United States District Court, C.D. California
ORDER DISMISSING HABEAS ACTION
JOSEPHINE L. STATON UNITED STATES DISTRICT JUDGE
Court summarily dismisses this action pursuant to 28 U.S.C.
§ 2243 as successive, untimely, and procedurally barred
on its face.
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is a state habeas action. In 2005, Petitioner was convicted
of rape and numerous other sexual offenses and sentenced to
83 years to life in prison. This action represents
Petitioner's seventh federal habeas action in
this Court. Although not clearly pled, the current
habeas petition claims that Petitioner is actually innocent
of the sexual assaults. He also appears to complain about
aspects of the identification testimony against him at trial.
Notably, Petitioner identifies no newly discovered evidence
regarding his convictions as the basis for his actual
the course of Petitioner's previous habeas actions (CV
12-8210, 15-1354, 15-4300), Magistrate Judge Wilner expressly
informed Petitioner that he needed permission from the United
States Court of Appeals for the Ninth Circuit before pursuing
a successive habeas case. As with those actions, the current
petition was not accompanied by a certificate from the Court
of Appeals authorizing a successive habeas action.
Additionally, when Petitioner presented his new
“claims” in habeas actions in the state supreme
court, that court denied review by citation to In re
Robbins, 18 Cal.4th 770, 780 (1998), and In re
Clark, 5 Cal.4th 750, 767-769 (1993). (Docket # 1 at
32.) These citations signaled that Petitioner's habeas
filing was untimely as a matter of California law. Walker
v. Martin, __ U.S.__, 131 S.Ct. 1120, 1125 (2011).
* * *
it “appears from the application that the applicant or
person detained is not entitled” to habeas relief, a
court may dismiss a habeas action without ordering service on
the responding party. 28 U.S.C. § 2243; see
also Rule 4 of Rules Governing Section 2254 Cases in
United States District Courts (petition may be summarily
dismissed if petitioner plainly not entitled to relief);
Local Civil Rule 72-3.2 (magistrate judge may submit proposed
order for summary dismissal to district judge “if it
plainly appears from the face of the petition [ ] that the
petitioner is not entitled to relief”).
Petitioner's seventh habeas action is subject to summary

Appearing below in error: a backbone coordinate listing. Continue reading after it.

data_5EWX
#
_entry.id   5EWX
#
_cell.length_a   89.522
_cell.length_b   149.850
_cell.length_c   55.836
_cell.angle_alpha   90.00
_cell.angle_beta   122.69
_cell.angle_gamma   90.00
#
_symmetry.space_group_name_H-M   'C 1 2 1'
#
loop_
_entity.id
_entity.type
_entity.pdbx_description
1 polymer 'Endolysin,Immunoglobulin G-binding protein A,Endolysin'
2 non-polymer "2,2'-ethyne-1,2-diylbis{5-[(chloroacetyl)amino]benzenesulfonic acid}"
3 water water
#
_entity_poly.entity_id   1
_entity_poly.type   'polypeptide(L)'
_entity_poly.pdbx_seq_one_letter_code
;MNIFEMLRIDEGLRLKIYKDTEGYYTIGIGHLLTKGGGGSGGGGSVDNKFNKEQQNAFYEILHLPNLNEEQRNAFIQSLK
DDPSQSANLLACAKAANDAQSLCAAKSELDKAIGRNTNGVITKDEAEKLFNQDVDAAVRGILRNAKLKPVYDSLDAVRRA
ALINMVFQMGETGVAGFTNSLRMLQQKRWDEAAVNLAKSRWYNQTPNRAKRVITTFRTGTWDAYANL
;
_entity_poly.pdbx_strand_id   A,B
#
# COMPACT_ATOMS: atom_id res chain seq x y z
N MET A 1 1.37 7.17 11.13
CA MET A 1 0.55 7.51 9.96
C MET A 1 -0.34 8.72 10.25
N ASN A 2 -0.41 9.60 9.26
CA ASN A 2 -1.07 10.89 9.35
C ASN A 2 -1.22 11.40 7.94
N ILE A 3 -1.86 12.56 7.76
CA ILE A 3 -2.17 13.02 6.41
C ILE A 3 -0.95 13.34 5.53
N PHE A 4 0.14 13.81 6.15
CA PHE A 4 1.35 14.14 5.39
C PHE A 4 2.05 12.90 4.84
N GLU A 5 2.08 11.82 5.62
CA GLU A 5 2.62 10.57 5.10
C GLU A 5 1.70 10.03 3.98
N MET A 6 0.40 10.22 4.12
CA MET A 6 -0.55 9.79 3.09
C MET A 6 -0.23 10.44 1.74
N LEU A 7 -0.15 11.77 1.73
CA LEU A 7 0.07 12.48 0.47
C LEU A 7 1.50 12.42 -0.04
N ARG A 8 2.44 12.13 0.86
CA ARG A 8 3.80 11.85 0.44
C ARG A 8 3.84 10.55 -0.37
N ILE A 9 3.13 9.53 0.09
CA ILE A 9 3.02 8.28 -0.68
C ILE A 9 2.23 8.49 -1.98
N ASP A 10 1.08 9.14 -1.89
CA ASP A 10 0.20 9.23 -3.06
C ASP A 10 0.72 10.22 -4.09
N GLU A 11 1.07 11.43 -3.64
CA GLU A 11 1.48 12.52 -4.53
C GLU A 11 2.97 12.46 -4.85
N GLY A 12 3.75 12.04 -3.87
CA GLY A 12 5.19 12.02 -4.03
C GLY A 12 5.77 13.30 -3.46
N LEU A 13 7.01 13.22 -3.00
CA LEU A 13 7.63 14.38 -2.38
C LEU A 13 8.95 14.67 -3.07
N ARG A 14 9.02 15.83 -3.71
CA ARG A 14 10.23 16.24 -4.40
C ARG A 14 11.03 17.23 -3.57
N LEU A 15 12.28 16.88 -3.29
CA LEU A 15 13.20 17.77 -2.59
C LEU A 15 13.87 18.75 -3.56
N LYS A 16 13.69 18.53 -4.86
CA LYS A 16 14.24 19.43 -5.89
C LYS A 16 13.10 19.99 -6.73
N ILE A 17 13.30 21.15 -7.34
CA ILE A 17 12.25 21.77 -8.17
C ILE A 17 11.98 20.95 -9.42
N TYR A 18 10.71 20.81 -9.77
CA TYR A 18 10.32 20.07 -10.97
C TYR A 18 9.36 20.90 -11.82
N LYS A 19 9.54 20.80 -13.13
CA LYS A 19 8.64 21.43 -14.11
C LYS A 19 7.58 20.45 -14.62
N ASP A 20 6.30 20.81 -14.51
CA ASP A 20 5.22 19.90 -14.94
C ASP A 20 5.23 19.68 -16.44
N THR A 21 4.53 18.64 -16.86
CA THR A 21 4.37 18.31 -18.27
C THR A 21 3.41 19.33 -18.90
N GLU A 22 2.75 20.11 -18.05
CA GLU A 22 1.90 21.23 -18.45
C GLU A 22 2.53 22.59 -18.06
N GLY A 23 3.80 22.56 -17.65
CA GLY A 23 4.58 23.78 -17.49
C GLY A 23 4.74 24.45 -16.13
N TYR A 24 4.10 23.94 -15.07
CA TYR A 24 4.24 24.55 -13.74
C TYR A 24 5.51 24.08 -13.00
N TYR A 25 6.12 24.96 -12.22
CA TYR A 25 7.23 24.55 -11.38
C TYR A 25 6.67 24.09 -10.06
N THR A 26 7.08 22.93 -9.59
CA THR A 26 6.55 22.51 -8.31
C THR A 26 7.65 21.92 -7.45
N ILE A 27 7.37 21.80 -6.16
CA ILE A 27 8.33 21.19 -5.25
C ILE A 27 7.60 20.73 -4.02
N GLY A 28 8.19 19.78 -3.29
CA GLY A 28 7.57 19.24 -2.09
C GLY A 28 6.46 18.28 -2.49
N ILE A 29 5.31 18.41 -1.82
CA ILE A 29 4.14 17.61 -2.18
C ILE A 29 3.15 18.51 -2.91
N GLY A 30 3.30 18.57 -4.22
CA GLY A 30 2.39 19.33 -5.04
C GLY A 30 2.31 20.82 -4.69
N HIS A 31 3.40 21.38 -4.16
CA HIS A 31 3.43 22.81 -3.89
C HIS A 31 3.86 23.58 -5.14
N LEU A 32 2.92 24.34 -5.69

dismissal. The action is an unauthorized successive petition
for which - despite the Court's previous warnings -
Petitioner did not apply to the circuit court for permission
to pursue. A prisoner must obtain authorization from the
Court of Appeals to pursue such a successive habeas petition
before the new petition may be filed in district
court. 28 U.S.C. § 2244(b)(3); Burton v.
Stewart, 549 U.S. 147 (2007) (dismissing successive
petition for failure to obtain authorization from court of
Additionally, Petitioner's action is facially time-barred
under AEDPA and procedurally-barred from federal review. A
habeas litigant is obliged to commence an action within one
year of the conviction becoming final. 28 U.S.C. § 2244.
Petitioner filed his current action over a decade after his
conviction became final. His vague claims of actual innocence
are insufficient to render his action timely.
Moreover, the state supreme court's determination that
his state habeas action was untimely (the
Clark/Robbins order) means his action is
procedurally barred in federal court. In Walker, the
Supreme Court unanimously and expressly held that
California's untimeliness bar for habeas petitions is an
adequate and independent state procedural ground that bars
relief in federal court. Walker, 131 S.Ct. at 1124.
Therefore, when a California court bases a denial of a habeas
petition on Clark or Robbins, a prisoner is
defaulted under AEDPA from pursuing consideration of those
claims on federal habeas review. Id.; see
also Alvarez v. Wong, 425 F. App'x 652 (9th Cir.
2011) (applying Walker to affirm dismissal of
petition that was untimely in state court).
current action is successive, untimely, and is procedurally
barred. The petition is subject to summary dismissal. Because
the Court does not have jurisdiction to consider
Petitioner's claims, the action is DISMISSED without